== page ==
Accredited Social Health Activists (ASHAs) are essential link to healthy communities in resource-constrained environments. However, they are insufficiently trained to solve community health challenges. In this paper, we present Pragati - a mobile-based Virtual Reality (VR) platform to train and educate ASHAs in rural Assam, India. Mobile based VR platform was chosen due to its ability to increase focus, attention and learnability among users. We developed 3 modules on maternal and child healthcare. Modules were presented via audio-visual interface in local Assamesse language. This paper presents the design of Pragati, user interactions, technology implementations and future directions of our study.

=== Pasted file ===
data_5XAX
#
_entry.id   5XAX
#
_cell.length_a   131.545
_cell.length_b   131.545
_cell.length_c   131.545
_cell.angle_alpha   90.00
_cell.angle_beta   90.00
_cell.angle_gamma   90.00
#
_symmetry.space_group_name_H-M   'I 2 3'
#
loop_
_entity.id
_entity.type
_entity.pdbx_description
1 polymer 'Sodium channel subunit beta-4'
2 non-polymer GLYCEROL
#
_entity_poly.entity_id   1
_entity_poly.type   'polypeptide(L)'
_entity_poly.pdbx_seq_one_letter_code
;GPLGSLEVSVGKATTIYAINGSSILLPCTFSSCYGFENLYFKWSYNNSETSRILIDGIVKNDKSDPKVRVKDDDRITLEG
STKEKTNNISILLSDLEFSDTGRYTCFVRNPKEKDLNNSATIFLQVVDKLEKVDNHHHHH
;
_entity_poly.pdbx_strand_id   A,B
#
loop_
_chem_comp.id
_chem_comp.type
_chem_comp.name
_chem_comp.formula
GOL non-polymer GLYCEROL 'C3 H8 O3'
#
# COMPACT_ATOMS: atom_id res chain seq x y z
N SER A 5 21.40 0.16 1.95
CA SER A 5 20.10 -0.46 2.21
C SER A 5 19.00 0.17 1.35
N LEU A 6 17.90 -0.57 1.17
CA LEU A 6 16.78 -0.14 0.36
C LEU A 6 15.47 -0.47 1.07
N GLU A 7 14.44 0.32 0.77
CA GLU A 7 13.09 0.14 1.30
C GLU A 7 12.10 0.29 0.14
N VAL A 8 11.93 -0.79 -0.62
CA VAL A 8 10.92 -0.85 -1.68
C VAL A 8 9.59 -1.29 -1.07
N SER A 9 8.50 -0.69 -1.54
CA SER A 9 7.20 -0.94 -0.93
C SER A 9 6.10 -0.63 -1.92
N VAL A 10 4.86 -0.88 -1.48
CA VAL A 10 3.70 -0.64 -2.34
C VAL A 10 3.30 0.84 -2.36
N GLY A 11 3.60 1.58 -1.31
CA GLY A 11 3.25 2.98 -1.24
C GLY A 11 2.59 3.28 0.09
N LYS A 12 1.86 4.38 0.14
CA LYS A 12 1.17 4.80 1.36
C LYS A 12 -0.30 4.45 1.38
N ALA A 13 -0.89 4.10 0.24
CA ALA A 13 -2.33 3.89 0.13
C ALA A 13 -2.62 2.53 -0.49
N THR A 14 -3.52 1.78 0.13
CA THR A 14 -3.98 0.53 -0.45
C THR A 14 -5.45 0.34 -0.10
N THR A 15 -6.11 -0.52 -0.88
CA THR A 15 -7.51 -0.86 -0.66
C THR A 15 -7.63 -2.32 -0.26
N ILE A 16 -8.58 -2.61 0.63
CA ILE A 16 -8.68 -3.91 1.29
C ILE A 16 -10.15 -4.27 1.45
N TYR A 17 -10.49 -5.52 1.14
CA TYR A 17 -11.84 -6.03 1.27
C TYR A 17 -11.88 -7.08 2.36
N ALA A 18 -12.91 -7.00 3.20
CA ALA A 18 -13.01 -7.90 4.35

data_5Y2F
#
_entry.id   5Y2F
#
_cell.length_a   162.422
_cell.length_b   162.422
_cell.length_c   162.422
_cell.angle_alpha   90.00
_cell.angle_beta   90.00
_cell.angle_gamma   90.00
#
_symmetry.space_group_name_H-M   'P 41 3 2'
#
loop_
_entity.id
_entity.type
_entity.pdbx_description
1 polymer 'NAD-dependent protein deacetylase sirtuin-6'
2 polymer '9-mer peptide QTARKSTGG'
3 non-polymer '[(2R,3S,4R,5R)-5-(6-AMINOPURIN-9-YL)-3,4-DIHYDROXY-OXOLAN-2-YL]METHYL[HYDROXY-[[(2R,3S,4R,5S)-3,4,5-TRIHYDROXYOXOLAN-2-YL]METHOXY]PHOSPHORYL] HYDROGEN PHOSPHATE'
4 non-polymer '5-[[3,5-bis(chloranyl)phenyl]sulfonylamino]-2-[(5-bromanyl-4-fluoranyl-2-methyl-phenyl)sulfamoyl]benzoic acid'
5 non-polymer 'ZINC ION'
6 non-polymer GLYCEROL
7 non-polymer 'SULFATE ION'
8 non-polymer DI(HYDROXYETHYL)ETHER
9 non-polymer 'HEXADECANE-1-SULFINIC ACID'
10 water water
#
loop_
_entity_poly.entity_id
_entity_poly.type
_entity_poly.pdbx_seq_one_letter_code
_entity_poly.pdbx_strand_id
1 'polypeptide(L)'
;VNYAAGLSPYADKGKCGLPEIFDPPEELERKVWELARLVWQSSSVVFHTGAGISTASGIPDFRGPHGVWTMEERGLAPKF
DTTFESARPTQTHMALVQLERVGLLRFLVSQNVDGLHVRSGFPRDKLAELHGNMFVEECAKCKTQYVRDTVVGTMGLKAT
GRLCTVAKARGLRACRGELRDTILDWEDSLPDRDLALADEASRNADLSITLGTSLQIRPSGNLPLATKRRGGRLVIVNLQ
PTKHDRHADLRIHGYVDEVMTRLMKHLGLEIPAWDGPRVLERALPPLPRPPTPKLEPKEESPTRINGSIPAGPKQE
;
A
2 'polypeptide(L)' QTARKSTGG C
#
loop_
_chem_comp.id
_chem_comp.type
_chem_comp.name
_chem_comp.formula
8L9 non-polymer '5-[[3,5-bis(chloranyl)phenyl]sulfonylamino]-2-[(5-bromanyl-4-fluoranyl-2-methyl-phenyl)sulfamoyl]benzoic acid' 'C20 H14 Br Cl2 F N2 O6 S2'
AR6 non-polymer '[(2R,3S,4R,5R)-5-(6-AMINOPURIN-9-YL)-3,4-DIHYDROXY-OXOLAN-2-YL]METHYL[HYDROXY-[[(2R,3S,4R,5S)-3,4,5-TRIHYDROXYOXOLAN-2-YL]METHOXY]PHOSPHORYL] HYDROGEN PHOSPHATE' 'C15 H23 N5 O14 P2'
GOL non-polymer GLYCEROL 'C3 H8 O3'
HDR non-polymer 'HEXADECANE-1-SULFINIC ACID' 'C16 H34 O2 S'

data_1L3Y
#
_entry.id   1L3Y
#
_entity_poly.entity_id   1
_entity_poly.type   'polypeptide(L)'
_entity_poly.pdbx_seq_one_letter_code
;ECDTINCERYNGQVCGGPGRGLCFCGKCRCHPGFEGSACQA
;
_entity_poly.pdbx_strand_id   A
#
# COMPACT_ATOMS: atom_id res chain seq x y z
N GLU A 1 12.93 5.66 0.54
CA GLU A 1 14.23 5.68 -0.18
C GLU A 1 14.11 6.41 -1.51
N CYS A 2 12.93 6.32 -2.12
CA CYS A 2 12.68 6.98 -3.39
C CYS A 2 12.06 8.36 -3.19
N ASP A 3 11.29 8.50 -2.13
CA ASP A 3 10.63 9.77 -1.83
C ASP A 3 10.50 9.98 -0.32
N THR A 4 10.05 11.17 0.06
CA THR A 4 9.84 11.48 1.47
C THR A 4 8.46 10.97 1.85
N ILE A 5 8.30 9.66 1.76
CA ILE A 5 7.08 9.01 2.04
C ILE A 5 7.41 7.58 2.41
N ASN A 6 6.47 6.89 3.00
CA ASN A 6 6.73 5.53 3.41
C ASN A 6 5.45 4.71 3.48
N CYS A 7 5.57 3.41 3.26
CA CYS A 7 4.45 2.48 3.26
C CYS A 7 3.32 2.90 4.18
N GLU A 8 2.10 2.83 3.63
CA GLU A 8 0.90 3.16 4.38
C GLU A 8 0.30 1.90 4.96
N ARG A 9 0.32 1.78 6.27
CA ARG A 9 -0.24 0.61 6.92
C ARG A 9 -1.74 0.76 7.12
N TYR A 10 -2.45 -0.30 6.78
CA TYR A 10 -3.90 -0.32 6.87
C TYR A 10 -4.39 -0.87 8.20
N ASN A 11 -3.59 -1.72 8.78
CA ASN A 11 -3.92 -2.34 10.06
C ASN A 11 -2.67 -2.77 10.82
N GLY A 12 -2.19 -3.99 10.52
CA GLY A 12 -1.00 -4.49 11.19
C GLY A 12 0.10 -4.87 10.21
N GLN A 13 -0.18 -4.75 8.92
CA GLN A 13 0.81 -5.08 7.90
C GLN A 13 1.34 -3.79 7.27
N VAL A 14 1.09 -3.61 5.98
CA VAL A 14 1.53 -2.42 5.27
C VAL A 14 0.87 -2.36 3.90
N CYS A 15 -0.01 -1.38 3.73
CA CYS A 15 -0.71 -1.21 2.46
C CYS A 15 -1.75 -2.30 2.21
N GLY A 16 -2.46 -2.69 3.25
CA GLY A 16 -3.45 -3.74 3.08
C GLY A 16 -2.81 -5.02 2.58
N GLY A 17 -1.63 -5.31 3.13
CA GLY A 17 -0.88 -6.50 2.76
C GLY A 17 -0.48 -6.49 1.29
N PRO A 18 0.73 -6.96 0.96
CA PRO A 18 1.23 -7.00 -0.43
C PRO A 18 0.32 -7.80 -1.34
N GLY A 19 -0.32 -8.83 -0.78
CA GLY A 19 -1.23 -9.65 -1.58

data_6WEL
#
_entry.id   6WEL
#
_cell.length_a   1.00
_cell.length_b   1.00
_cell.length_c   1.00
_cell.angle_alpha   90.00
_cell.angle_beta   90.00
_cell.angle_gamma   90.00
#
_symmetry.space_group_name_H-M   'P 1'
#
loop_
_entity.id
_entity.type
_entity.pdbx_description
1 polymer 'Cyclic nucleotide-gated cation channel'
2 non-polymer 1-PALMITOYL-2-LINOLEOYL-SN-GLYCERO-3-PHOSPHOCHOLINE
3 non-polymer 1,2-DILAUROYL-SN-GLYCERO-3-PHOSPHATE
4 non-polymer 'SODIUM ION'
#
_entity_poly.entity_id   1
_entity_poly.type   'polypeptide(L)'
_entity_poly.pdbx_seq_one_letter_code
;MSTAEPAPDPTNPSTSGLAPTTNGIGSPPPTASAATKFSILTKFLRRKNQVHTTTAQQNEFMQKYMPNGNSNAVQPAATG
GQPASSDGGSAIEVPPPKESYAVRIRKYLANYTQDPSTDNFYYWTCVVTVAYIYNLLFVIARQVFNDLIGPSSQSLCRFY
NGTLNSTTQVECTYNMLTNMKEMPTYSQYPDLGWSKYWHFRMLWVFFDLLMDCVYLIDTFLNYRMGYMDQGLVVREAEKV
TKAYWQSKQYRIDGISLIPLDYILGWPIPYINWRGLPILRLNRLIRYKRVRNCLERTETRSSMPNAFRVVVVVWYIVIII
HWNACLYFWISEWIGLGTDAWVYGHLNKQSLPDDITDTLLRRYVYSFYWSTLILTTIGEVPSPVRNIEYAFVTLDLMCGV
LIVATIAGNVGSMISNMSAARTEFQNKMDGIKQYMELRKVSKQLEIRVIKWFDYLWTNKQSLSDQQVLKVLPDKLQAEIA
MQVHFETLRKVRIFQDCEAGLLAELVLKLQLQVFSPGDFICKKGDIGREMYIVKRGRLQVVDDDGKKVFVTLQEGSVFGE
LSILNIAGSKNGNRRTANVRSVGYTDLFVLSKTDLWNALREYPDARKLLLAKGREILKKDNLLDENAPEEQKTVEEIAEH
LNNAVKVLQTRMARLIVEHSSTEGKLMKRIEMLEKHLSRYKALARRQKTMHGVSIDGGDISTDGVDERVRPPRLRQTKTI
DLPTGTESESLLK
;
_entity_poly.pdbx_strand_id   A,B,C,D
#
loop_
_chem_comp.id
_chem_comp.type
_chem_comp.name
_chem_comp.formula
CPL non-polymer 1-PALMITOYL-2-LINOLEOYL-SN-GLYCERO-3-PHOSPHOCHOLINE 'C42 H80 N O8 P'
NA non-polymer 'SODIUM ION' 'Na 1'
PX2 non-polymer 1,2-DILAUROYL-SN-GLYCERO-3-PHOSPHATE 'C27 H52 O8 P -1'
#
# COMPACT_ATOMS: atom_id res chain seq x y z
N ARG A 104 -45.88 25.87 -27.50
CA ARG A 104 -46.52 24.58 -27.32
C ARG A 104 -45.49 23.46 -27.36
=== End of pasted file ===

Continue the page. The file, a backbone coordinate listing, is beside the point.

- ICT in social development - interaction design for developing regions
- Technology in healthcare
- Virtual reality
- Medical training
- Community health workers
ASHAs act as a primary tool against the menace of child malnourishment, infant mortality and aide in curbing preventable diseases in rural communities in India specially in rural areas [6, 7]. Despite being an essential link to quality healthcare, they are often ignored. Their health education and skillsets are often limited due to delayed due to insufficient training, the use of non-engaging methods, outdated health information and little or no feedback on their training and education [6, 8]. This presents an opportunity to design solutions that timely train ASHAs through engaging methods in order to improve community healthcare in developing regions.